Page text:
None of that, of course, has had much impact on the share price; rather, it has helped constrain potential upgrades in credit ratings. However, the resulting decline in Continental’s share count (also impacted by the share repurchase from Northwest) will mean strong growth in per–share earnings in both 2000 and 2001.

The current consensus estimates are a net profit, excluding special items, of $5.64 per share in 2000 and $6.65 in 2001, which would represent 15% and 18% annual increases. The actual earnings are expected to be flat for 2000 and decline this year (depending on fuel prices and the extent of the economic and business travel slowdown).

Fleet renewal and simplification

Continental’s general share repurchasing will now slow down because of the $450m buyback from Northwest, which is being partially funded through new debt, and because of another $1bn of aircraft financings completed in recent months. The company is in the process of rationalising and modernising its fleet, which in 1998 included nine different aircraft types covering virtually the full range of jets offered by Boeing. The number of types has now been reduced to six and is planned to go down to just four by 2003. Average fleet age has already declined from 13.4 years in 1994 to 8.5 years at the end of 1999.

This process is obviously leading to substantial cost savings. Continental, which is very poorly hedged for fuel this year (like much of the rest of the industry), is "putting a long term fuel hedge in the fleet", as Larry Kellner recently expressed it.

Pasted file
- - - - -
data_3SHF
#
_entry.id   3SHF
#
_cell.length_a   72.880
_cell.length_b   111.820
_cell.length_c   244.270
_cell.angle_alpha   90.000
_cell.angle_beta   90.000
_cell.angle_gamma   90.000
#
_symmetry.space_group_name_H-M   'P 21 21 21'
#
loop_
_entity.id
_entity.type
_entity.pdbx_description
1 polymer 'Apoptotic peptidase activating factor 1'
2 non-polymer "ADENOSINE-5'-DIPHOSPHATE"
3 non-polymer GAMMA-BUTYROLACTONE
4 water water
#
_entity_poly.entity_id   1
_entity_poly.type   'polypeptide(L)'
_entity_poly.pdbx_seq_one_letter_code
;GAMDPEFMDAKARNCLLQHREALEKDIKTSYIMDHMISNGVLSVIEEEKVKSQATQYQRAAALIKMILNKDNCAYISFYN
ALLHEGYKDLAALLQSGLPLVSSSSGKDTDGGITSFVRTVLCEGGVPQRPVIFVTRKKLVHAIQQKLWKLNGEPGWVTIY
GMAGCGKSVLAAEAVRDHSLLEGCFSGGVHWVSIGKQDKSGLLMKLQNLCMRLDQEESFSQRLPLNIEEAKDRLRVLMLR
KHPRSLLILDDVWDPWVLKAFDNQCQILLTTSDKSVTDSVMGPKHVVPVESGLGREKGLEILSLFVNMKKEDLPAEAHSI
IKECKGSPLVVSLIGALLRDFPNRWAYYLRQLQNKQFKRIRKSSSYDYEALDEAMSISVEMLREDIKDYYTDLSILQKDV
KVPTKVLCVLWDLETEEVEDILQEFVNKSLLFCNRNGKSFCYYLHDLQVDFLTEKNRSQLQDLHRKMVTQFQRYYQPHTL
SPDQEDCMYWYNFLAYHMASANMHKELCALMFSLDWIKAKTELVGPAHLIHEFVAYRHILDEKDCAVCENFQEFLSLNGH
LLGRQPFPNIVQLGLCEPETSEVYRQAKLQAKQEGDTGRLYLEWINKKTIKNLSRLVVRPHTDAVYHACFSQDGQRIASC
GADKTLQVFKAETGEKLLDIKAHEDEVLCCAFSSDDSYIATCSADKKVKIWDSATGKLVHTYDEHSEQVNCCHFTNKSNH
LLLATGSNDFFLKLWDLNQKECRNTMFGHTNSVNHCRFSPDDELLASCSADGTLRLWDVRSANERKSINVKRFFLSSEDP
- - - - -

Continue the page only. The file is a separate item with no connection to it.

The plan has much flexibility built in to allow Continental to regularly review the growth rate, based on profit margins.

Currently the expectation is that the fleet will grow from 371 at year–end 2000 to 415 by the end of 2002, though anywhere between 370 and 437 is permissible in the plan. In two years' time, 70% of the fleet is expected to be common–rated 737s (300, 500, 700, 800 and 900 series). There are 15 737–900s on order for delivery from May. Continental also recently ordered 15 757- 300s, mainly for domestic service to supplement its 41–strong 757–200 fleet. The last of the 65 MD–80s currently in the fleet will retire in 2005.

The 777, introduced two years ago, is utilised in the key Asian nonstop markets and on some transatlantic sectors previously served with the DC–10–30. Deliveries of the 767–200ER and 767–400ER, which began in 2000, will enable the DC–10 retirement process to be completed in 2003.

Regional subsidiary Continental Express is expanding rapidly and moving towards an all–jet fleet over the next few years. It launched the 50–seat ERJ–145 in 1997 and the 137–seat ERJ–135 in 1999.

Stable labour situation

Continental continues to enjoy excellent labour relations, in part because of the ongoing process or restoring wages to industry standards. In June 1998 it essentially gave in on economic issues in difficult contract talks with the pilots. It also pays generous amounts in profit sharing and takes care to treat unionised and non–unionised employees equally. As a result, it has avoided further unionisation (still around 40%).